“The new expanded interpretation of [third-party servicers] would have far-reaching, unintended consequences detrimental to our institution’s global engagement efforts,” UMBC wrote in its comment. “If the guidance is left unchanged, our long-standing bilateral exchange relationships with other higher education institutions would be terminated.”
UMBC and other universities said the guidance could hinder international student recruitment because they work with foreign companies to assist in recruitment efforts.
Ohio Wesleyan University wrote in its comment that its international student enrollment could decline by at least 50 percent if the new guidance takes effect as planned.
“Today, it is more important than ever that our higher education system is well-connected around the world with a vibrant international exchange of students, faculty, and ideas,” Ohio Wesleyan president Rock Jones wrote. “To continue to maintain and enhance these connections, we urge the department to rescind the proposed guidance regarding higher education institutions’ use of third-party servicers.”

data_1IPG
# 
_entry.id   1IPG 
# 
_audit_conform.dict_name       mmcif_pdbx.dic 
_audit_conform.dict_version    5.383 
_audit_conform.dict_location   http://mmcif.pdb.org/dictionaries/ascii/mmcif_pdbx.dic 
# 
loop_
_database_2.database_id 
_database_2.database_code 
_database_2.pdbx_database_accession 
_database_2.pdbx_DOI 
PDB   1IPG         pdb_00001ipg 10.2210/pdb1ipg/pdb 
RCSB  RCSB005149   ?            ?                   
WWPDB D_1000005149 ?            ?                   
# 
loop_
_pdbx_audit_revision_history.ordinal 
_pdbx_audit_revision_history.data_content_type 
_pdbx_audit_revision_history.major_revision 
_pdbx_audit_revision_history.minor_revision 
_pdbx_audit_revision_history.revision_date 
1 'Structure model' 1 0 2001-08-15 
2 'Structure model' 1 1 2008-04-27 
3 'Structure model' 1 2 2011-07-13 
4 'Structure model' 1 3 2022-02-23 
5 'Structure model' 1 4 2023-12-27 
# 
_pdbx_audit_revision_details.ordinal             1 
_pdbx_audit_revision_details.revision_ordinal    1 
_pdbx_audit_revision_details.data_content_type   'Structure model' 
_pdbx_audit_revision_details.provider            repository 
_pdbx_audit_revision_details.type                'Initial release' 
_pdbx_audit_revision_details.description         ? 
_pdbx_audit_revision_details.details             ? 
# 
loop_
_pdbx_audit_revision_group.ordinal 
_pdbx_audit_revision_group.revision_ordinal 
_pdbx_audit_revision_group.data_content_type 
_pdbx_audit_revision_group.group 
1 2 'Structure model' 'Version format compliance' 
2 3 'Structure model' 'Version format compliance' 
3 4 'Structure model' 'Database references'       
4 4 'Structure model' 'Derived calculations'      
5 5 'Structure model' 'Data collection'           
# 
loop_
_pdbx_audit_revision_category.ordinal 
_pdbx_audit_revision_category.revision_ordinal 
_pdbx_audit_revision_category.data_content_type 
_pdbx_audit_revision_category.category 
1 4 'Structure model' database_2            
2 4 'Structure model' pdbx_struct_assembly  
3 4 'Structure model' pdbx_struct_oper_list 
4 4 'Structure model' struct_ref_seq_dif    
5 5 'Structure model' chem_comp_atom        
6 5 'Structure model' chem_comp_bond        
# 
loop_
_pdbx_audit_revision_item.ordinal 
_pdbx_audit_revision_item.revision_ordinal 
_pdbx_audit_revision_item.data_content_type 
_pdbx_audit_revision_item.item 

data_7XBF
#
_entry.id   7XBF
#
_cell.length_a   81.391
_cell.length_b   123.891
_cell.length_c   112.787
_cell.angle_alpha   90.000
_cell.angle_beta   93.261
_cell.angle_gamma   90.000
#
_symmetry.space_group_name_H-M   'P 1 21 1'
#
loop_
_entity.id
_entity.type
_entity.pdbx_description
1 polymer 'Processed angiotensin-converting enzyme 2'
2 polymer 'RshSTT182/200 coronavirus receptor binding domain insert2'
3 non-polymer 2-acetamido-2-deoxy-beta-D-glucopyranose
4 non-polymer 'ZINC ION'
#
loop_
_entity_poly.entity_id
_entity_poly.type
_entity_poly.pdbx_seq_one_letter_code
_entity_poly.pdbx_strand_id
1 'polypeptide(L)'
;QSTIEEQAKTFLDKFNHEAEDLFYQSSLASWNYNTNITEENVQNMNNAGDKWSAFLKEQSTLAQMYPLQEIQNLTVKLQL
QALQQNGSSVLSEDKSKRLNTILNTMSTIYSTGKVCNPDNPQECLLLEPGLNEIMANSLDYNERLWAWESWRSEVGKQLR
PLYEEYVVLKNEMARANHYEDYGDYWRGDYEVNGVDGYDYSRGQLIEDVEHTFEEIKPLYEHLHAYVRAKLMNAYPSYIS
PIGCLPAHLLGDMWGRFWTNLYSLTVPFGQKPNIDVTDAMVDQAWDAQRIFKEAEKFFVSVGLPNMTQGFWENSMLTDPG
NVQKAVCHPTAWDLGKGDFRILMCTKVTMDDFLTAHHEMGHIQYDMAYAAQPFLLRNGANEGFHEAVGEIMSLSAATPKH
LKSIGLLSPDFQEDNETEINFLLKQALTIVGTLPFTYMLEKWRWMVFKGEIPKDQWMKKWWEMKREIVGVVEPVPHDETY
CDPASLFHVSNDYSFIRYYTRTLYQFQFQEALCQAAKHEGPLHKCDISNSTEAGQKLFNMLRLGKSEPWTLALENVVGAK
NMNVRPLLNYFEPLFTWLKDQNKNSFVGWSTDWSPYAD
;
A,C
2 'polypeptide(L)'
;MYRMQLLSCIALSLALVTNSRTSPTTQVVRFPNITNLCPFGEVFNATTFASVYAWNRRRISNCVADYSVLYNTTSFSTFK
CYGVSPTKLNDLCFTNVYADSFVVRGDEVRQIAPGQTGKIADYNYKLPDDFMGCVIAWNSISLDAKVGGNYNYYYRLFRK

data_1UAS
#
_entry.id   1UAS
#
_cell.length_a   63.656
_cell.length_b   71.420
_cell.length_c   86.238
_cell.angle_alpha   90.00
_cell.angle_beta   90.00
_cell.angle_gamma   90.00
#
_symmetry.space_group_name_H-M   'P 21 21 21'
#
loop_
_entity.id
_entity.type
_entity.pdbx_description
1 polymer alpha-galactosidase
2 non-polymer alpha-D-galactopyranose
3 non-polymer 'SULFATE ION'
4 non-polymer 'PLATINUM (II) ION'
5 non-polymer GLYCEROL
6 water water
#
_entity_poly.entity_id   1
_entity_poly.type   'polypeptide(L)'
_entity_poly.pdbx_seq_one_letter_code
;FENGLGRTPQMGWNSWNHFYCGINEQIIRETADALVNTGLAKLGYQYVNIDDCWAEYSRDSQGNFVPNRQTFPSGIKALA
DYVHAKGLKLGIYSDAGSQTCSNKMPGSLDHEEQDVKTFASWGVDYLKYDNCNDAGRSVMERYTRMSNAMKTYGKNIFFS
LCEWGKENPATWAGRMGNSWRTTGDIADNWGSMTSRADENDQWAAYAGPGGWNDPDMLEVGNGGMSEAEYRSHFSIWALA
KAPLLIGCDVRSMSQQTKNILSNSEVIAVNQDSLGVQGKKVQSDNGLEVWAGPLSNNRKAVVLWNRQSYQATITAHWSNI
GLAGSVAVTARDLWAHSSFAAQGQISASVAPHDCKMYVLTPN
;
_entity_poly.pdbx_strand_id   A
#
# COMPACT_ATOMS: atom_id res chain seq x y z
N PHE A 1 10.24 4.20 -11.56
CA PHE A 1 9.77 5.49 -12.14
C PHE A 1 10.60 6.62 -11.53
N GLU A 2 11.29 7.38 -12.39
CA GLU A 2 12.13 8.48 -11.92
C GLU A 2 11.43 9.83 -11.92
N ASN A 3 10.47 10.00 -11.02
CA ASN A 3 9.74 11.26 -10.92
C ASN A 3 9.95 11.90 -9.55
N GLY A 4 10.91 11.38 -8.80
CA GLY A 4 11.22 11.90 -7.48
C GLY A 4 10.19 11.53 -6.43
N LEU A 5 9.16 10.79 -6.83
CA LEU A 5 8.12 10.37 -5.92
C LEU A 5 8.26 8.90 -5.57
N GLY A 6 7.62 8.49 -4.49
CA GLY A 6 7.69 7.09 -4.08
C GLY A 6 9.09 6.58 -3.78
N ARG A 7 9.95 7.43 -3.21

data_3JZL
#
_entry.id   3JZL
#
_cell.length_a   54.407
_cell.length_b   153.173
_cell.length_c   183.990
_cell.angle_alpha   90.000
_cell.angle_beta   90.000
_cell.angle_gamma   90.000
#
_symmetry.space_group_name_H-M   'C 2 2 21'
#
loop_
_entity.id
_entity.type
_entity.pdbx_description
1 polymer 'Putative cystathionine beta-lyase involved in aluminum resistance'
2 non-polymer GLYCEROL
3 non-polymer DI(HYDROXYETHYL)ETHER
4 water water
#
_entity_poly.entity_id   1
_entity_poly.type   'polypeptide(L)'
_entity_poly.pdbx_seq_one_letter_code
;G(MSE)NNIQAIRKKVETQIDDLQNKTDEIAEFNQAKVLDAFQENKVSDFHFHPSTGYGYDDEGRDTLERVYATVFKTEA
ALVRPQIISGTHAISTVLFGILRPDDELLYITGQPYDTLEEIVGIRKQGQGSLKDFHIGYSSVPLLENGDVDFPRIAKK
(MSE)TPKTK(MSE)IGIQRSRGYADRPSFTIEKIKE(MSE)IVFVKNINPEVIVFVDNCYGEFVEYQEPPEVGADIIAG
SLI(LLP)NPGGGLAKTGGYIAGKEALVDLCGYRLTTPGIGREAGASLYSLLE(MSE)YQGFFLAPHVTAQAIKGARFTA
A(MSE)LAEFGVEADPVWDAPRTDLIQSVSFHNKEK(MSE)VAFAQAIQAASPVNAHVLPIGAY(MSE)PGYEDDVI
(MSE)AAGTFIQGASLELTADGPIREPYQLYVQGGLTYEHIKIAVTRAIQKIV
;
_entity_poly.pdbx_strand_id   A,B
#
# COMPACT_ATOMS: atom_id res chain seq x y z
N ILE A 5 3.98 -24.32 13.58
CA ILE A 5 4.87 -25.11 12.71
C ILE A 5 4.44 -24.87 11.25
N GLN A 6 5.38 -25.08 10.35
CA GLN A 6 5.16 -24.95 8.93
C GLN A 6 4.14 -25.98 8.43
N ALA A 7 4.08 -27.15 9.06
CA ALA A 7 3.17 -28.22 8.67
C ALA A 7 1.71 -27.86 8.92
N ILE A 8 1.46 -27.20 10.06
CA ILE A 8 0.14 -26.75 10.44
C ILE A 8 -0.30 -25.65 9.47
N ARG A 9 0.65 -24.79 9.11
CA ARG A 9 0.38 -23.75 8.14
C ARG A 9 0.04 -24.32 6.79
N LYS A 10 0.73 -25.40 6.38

Other universities raised concerns about whether their current contracts for learning management systems would be allowed under the new guidance. The State University of New York at Fredonia and other campuses in the system contract with Canada-based software company D2L, which owns the Brightspace learning management system.
“This would require us to develop our own [learning management system] or find a provider locally, which would be a prohibitively costly endeavor, especially under such a short deadline,” Fredonia officials wrote in their comment. “This is just one example of the many ways this guidance could impact our operations and our ability to provide high quality and affordable higher education to New York State residents, United States citizens, and others.”
Several commenters connected to the health-care industry and programs at colleges said the guidance would place additional burdens on the medical facilities that colleges and universities partner with to give students clinical experience.
“College of the Albemarle Health Sciences and Wellness Programs division believes the definition of who is a third-party servicer is ambiguous and could be interpreted to include the clinical settings where much of health science education programming takes place,” College of Albemarle officials wrote in a comment.
Officials at the College of Albemarle, a community college in North Carolina, added that the guidance would make it more difficult to recruit and retain clinical sites.
“The proposed language could have a devastating effect on many health science programs for clinical placement, and impact professions which are already experiencing a severe healthcare shortage,” the college’s comment says.